If more neurologic tests are necessary, your neurologist will likely have to get extra permission to perform them. These include things like: computed tomography (CT) or computer-assisted tomography (CAT) scans, magnetic resonance imaging (MRI), electroencephalography (EEG), or a lumbar puncture (LP). But tests are generally covered if your situation is an emergency.


When should you see a neurologist?

While a visit to a neurologist might not always be covered by Medicare, your doctor will often refer you if you have the following symptoms:


–          Chronic, severe headaches

–          Bouts of dizziness

–          Persistent pain, weakness, tingling, or numbness in extremities

–          Vision problems

–          Seizures

–          Tremors or shaking

–          Severe or sudden memory loss

–          Persistent sleep problem

–          Loss of muscle strength

–          Lack of coordination

–          Impaired mental abilities

–          Loss of feeling


While these aren’t always signs of a neurological problem, your doctor can help you decide if they warrant special testing to make sure they aren’t indicative of a more serious medical problem.


While neurologists treat brain disorders, they do not offer mental health treatment. However, it is important for you to share any symptoms of mental health issues with them.


If your neurologist cannot treat your symptoms or diagnose the problem, you may be referred to another type of specialist. These include:

–          A speech therapist

–          A physical therapist

–          An occupational therapist

–          A pain medicine specialist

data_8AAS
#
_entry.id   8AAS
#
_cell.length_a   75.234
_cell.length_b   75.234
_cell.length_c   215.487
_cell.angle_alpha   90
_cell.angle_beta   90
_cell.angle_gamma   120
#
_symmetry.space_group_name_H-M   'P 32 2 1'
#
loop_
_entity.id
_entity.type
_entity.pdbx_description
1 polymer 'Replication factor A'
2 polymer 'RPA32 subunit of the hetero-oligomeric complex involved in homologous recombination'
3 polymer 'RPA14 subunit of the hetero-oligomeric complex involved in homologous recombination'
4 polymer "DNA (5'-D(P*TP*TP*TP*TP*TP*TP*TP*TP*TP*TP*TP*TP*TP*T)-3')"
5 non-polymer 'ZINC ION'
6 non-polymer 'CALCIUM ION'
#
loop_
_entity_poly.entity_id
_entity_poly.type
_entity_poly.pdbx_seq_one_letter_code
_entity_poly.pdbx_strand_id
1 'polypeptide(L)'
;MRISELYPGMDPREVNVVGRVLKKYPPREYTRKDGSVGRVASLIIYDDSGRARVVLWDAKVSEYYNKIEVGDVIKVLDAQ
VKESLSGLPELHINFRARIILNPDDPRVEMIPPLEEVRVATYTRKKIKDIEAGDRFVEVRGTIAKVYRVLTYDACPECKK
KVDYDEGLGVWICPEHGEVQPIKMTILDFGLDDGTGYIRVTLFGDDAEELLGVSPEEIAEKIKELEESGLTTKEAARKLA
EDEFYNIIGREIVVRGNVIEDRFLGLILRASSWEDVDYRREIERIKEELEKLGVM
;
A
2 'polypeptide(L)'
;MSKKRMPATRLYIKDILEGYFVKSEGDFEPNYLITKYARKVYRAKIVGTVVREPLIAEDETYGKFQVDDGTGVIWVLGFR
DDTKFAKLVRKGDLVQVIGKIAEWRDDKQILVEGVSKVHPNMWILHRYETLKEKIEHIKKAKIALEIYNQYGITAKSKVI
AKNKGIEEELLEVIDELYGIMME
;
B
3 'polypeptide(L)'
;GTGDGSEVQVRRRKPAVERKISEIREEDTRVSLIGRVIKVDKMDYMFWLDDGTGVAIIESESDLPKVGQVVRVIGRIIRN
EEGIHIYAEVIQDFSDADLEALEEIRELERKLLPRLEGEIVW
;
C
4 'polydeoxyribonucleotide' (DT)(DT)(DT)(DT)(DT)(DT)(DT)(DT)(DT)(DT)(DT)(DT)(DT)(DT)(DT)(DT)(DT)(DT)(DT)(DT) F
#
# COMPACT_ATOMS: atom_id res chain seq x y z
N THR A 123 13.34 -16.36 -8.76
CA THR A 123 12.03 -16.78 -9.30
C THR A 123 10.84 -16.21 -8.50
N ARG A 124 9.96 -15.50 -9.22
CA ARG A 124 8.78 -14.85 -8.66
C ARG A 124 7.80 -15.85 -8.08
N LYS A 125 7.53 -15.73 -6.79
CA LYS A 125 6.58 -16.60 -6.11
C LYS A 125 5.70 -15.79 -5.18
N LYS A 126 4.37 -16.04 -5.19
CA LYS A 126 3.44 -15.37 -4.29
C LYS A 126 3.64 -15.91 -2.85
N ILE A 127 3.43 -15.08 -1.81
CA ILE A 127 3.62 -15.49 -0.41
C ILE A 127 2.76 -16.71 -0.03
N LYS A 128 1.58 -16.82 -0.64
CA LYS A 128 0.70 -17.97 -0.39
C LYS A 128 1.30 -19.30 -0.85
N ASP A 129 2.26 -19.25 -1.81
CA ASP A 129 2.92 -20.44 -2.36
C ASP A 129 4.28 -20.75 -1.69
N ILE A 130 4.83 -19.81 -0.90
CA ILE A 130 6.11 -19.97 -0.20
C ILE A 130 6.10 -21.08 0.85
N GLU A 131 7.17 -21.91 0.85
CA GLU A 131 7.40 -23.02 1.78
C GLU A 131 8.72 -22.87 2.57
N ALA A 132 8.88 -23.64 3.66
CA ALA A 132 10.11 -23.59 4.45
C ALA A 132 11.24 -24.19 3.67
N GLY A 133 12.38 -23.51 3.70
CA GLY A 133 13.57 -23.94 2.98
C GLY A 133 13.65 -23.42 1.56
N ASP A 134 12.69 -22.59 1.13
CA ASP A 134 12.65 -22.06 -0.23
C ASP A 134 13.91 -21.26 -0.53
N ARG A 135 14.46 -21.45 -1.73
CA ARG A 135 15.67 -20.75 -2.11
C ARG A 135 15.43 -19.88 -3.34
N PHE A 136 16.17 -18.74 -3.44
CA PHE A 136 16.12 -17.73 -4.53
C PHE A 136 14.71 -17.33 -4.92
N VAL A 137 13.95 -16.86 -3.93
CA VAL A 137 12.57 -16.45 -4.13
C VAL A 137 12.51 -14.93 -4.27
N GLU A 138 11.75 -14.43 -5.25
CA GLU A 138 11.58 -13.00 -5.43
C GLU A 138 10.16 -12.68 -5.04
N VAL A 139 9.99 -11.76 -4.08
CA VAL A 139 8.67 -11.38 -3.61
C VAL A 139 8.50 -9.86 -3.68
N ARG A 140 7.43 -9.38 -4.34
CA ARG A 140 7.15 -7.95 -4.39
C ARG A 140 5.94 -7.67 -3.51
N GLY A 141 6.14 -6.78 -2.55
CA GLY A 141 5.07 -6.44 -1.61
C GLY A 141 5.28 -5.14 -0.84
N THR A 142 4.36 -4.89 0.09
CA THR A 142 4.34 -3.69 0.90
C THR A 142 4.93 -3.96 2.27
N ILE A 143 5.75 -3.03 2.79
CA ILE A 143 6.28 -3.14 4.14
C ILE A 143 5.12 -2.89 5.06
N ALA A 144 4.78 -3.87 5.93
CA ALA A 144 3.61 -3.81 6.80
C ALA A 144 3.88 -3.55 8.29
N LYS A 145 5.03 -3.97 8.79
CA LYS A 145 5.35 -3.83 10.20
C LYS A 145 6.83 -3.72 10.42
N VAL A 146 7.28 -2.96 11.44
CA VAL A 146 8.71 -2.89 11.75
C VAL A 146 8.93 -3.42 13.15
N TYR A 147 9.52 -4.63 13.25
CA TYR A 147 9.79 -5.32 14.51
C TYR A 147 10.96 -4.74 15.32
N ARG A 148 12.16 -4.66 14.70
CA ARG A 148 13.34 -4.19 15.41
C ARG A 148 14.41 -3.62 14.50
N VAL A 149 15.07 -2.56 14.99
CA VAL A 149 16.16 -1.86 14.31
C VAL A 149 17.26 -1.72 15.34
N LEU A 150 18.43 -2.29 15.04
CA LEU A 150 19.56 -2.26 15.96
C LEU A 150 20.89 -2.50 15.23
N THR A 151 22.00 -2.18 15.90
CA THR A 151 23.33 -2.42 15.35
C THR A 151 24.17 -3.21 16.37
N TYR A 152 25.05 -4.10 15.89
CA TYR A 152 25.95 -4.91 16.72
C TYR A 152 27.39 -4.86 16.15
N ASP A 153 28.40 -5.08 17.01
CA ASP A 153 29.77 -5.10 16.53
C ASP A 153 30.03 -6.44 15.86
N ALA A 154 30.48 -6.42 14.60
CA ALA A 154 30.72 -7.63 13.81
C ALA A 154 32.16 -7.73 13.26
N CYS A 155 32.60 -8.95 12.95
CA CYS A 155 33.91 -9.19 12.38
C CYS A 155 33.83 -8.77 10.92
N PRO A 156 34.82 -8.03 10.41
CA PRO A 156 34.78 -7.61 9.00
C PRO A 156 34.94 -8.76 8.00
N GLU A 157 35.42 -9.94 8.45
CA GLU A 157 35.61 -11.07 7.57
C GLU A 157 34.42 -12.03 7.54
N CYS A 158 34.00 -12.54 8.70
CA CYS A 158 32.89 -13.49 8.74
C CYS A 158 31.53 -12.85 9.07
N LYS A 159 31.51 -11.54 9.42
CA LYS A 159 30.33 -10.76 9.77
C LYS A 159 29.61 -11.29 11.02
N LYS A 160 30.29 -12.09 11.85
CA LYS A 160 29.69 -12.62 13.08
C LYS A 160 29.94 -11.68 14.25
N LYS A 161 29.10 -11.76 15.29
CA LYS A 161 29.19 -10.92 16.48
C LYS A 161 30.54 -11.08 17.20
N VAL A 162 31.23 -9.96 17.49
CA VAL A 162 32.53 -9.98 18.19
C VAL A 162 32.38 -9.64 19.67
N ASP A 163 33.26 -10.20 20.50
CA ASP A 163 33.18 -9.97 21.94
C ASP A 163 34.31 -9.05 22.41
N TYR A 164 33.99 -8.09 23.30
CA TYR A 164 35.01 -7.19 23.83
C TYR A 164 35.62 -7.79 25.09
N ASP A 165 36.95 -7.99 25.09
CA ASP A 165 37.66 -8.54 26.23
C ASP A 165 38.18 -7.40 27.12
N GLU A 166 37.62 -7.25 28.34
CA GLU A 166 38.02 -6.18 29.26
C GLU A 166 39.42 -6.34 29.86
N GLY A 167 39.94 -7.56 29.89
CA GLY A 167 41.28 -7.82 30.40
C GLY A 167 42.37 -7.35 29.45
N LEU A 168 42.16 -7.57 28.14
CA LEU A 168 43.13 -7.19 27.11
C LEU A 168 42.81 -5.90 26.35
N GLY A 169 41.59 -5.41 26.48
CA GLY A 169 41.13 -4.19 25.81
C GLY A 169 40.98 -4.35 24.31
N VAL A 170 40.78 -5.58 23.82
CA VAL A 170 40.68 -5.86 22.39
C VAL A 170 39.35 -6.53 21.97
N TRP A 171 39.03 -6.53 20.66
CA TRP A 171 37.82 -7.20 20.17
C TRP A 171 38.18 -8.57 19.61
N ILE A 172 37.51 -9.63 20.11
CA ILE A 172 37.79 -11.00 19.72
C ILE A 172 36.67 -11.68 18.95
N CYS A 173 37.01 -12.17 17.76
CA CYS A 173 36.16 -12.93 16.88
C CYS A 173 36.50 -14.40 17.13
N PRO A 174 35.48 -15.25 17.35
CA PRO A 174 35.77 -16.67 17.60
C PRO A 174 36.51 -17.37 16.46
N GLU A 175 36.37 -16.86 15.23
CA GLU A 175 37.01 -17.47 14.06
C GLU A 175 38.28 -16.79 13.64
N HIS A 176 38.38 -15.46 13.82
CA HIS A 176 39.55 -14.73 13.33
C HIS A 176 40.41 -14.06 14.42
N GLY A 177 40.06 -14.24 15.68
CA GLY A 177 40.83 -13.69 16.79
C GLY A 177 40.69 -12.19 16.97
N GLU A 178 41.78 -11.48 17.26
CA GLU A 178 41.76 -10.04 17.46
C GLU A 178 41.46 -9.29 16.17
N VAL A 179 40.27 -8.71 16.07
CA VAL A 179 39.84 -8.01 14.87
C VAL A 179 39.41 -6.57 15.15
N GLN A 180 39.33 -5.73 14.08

–          A physical medicine and rehabilitation physician

–          A psychiatrist or other mental health professional


The top 10 neurologists in Pennsylvania

These neurologists consistently receive high marks from patients and/or are leaders in their field. Because insurance requirements change, you will need to check to see if they accept Pennsylvania’s Medicare coverage.


1. Dr. Sharon Lewis

330 S 9th St

Philadelphia, PA 19107

(215) 829-6500


2. Dr. Joseph R. Berger

Perelman Center for Advanced Medicine

3400 Civic Center Boulevard, 2 South

Philadelphia, Pennsylvania 19104



3. Dr. Shawn J. Bird

Perelman Center for Advanced Medicine

3400 Civic Center Boulevard, 2 South

Philadelphia, Pennsylvania 19104



4. Dr. Pasquale Brancazio

402 McFarlan Road

Kennett Square, Pennsylvania 19348



5. Dr. Richard A. Buckler

920 Lawn Avenue, Suite 5

Sellersville, Pennsylvania 18960



Neurologists who accept Medicaid

In addition to being talented neurologists, these doctors reported that they accept Medicare. However, you will need to double check and secure a referral from your primary care doctor before making your appointment.


6. Dr. Scott E Kasner

3400 Spruce St 2 Ravdin Building

Philadelphia, Pennsylvania 19104

(215) 662-3606


7. Dr. Mahesh D Chhabria

3 Parkinsons Road

East Stroudsburg, Pennsylvania 18301

(272) 212-0553


8. Dr. Ralf W Vander Sluis

802 Jefferson Ave

Scranton, Pennsylvania 18510

(570) 348-1118


9. Dr. Venkatachalam Mangeshkumar

640 E Oregon Rd

Lititz, Pennsylvania 17543

(717) 569-8187


10. Dr. Debra Byler

500 University Dr Hershey, Pennsylvania 17033

(800) 243-1455